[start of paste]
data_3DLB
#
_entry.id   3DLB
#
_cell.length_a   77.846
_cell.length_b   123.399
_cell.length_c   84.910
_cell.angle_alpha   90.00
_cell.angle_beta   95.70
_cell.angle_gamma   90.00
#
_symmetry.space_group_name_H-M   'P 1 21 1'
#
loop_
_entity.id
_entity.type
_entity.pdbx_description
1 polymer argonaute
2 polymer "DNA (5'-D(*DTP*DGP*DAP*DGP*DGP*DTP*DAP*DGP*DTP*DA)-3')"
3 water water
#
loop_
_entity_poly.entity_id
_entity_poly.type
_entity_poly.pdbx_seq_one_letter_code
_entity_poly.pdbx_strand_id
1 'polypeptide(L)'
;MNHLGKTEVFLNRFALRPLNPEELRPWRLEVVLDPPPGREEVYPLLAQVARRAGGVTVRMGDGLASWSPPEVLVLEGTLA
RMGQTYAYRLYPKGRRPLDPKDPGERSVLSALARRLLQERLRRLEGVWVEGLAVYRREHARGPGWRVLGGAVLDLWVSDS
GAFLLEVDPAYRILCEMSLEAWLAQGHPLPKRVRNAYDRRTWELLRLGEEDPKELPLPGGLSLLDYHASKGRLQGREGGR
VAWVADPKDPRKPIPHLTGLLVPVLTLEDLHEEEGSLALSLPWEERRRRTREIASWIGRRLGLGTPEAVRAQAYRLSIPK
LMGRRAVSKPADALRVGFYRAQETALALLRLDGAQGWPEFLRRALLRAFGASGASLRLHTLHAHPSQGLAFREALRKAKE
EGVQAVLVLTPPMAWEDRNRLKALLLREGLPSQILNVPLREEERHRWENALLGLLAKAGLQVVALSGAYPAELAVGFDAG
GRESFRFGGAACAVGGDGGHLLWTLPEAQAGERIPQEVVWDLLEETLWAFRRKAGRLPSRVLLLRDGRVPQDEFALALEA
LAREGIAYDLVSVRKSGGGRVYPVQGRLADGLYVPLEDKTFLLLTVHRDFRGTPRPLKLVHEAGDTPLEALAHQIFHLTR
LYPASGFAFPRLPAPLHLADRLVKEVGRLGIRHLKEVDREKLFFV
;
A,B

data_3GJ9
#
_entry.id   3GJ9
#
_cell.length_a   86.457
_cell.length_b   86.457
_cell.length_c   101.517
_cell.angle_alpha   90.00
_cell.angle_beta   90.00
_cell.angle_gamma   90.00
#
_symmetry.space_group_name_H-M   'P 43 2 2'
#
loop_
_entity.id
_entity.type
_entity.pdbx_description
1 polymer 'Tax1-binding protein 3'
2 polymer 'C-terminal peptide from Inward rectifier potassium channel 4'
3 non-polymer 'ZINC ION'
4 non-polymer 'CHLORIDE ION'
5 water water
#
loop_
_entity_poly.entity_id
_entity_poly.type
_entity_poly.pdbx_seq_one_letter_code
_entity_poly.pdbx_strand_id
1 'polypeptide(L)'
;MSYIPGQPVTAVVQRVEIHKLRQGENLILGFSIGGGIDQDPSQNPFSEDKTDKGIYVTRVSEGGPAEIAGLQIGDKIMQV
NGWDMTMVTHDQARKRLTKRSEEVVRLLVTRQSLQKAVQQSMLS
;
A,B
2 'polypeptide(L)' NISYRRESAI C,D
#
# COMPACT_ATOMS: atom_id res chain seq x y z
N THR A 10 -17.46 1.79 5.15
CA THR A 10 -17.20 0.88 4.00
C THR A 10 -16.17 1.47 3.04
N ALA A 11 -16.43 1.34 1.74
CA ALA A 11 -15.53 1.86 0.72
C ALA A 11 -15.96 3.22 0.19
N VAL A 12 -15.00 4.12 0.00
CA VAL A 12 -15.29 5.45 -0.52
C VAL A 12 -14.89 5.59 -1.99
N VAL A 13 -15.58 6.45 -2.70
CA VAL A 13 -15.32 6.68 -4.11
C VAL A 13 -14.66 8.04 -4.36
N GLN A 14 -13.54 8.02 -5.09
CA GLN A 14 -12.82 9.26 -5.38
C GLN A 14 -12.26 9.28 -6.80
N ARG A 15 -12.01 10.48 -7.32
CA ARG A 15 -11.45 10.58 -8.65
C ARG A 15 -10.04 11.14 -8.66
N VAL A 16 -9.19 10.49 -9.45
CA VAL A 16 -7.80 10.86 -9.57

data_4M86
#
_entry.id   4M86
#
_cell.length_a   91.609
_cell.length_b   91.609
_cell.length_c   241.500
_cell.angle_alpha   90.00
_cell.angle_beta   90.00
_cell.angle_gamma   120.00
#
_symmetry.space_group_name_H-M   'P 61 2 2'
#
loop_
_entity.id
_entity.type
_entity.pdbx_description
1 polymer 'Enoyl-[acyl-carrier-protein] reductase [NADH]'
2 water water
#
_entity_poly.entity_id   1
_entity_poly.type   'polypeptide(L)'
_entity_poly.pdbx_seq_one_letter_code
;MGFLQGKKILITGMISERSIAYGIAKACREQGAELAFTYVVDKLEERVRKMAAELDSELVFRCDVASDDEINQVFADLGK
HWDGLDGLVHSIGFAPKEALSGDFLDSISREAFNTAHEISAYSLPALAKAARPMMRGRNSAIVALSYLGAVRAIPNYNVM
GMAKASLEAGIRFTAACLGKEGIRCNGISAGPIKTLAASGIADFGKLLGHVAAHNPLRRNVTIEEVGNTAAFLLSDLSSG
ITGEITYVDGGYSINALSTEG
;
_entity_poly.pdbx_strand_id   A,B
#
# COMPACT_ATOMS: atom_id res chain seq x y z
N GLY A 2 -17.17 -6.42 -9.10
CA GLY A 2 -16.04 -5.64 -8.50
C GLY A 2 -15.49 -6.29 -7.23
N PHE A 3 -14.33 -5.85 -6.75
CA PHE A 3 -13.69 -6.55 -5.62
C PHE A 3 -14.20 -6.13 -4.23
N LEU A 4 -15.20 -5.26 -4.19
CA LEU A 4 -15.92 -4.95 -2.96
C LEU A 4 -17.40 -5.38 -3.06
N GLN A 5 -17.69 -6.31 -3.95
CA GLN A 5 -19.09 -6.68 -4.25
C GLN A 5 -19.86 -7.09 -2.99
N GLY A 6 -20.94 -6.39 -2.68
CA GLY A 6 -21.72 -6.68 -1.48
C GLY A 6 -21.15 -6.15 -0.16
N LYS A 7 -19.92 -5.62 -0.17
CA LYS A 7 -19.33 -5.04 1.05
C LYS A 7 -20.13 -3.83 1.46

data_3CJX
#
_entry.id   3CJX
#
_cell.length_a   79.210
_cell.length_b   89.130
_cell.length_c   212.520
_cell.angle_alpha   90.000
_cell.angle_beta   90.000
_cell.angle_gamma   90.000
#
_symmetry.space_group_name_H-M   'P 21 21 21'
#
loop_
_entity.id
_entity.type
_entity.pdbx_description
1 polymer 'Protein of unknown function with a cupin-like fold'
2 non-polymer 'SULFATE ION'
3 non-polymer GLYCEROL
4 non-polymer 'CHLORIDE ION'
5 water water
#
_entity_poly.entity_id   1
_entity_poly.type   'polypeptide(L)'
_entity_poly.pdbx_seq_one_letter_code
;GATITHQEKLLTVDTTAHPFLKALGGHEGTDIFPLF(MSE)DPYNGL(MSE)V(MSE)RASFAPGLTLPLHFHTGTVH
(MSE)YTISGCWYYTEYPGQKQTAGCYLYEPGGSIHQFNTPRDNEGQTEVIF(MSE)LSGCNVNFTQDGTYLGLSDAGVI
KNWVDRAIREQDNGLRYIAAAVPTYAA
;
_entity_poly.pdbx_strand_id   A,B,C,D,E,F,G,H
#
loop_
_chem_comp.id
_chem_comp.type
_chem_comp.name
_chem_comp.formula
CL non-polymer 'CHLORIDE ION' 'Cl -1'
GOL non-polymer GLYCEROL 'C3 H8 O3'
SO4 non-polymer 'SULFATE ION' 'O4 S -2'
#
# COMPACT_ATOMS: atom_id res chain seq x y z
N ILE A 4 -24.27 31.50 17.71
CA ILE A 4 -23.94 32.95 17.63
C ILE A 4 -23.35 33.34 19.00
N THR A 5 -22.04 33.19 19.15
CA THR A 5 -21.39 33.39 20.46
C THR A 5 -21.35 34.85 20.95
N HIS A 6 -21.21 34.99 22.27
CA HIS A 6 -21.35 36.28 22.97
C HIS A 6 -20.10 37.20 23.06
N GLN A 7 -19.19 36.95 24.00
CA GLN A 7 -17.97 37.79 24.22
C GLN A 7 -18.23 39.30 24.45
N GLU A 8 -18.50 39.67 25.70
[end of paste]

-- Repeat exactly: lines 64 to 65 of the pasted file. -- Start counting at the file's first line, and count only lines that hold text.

_entity_poly.type
_entity_poly.pdbx_seq_one_letter_code